Elizabeth L. MacDowell, Associate Professor of Law at UNLV, discusses the 2008 Karthik Rajaram murder-suicide in her paper When Reading Between the Lines is Not Enough: Lessons from Media Coverage of a Domestic Violence Homicide-Suicide:
In this context, the story was soon swept up in what Associated Press writer Kelli Kennedy characterized as a trend of suicides and murder-suicides across the country attributable to worsening financial conditions. In the blogosphere, W.C. Varones even included the Rajaram family in his “Greenspan’s Body Count”—a list of suicide and murder victims whose deaths he attributes to former Federal Reserve Chairman Alan Greenspan’s policies.While we're honored to be cited in such a prestigious journal as the Journal of Gender, Social Policy & the Law, the author is a complete loon steeped in Grievance Studies nonsense. From her intro:
This was obviously a domestic violence homicide, by virtue of the fact that Karthik had killed his family. But in the aftermath of violence, significant questions remain about what occurred beforehand. Statistics tell us that a history of abuse most likely preceded this killing. Whether that was the case in this family, whether these killings were preventable, and what this tragedy would teach us about preventing domestic violence in the future, all remain to be seen.Get that? If the media even discuss the contribution of economic stresses to a murder-suicide, the media themselves are committing violence against the victim!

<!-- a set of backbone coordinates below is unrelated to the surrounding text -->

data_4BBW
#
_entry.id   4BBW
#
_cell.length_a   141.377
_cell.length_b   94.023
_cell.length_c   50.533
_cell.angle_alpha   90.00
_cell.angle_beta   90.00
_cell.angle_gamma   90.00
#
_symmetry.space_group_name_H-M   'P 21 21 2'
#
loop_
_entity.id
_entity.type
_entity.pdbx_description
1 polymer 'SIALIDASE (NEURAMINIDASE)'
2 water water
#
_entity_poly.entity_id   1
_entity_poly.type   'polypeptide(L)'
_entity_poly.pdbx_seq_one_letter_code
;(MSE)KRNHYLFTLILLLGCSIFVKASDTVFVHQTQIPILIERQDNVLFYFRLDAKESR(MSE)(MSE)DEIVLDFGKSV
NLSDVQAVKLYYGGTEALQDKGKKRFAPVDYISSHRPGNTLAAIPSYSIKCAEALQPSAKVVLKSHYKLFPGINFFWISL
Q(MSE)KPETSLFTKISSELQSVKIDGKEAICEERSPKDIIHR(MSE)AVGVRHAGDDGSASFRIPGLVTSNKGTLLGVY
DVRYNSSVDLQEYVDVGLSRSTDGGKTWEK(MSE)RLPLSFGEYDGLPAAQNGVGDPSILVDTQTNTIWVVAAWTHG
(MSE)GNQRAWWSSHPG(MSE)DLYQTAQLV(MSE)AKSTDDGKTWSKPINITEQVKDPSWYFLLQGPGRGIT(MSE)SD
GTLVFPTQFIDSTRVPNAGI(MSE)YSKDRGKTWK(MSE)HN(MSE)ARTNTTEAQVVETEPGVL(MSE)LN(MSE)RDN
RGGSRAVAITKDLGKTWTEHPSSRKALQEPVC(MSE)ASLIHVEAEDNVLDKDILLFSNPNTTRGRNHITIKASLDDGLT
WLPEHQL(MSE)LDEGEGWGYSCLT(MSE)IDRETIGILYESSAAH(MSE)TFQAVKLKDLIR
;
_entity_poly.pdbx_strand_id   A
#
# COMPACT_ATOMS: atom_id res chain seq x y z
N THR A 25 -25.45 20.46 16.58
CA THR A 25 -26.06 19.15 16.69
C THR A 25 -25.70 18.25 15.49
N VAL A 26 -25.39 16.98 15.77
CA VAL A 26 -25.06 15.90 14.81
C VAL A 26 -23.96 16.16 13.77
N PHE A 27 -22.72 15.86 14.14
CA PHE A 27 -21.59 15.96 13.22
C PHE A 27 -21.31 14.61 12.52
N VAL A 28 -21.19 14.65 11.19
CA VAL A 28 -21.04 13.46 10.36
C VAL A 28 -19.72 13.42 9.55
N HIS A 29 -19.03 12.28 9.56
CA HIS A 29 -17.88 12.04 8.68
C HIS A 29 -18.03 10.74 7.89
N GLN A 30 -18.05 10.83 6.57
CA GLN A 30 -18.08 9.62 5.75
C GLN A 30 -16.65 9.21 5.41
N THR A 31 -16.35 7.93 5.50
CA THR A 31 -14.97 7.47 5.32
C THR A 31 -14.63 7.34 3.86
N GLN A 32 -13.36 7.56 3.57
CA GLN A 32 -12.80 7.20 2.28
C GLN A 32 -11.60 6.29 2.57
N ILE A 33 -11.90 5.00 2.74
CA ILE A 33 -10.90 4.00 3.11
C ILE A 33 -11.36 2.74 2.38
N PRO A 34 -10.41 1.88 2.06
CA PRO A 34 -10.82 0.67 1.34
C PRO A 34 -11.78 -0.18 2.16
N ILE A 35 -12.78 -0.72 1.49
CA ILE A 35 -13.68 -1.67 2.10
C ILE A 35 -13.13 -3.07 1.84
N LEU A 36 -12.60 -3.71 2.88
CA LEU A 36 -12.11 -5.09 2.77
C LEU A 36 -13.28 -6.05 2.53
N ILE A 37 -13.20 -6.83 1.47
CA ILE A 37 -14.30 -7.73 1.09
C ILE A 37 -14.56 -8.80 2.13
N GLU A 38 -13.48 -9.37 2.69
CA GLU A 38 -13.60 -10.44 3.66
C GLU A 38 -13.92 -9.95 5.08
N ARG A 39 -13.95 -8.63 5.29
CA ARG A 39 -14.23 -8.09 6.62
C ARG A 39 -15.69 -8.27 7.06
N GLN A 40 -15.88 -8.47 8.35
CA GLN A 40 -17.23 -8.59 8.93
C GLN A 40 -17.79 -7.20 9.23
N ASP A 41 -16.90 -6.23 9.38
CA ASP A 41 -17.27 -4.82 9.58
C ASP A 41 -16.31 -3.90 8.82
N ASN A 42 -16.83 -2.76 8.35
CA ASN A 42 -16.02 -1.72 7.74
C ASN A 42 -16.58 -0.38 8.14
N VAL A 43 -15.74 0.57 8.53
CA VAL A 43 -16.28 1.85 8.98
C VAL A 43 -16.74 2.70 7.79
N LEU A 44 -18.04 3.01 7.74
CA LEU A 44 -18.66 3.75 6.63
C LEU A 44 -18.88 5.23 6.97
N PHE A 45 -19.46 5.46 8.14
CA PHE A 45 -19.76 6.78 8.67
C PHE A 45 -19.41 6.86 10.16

However, media accounts of domestic violence homicide and homicide-suicide typically forego explora tion of these significant questions, presenting domestic violence crimes as isolated events that are unrelated to other similar cases. As a result, these accounts tend to cloud rather than clarify the problem of domestic violence. Coverage of the Rajaram case would take these familiar concerns to new levels, as the emerging narrative first inspired incredulity, and then anger.
This Article is a response to the secondary, routine acts of violence enacted in the media that utterly efface victims of domestic violence, even in death. In particular, it grew from a desire to do some small justice on behalf of Subasri Rajaram, whose position as the erstwhile safety net in her family is easy to imagine and empathize with. While it would be dishonest to pretend that we can discern the truth of her story from the scant details provided about her in media reports, or from mere demographics, it would also be irresponsible to ignore what is known about similarly situated women in considering the circumstances that led to her death.
Can you believe your tax dollars are going to fund dingbats writing drivel like this? Or that your children's five-figure annual college tuition is going to fund it?
The sooner the higher education bubble bursts and these professors take up new jobs as Walmart greeters, the better.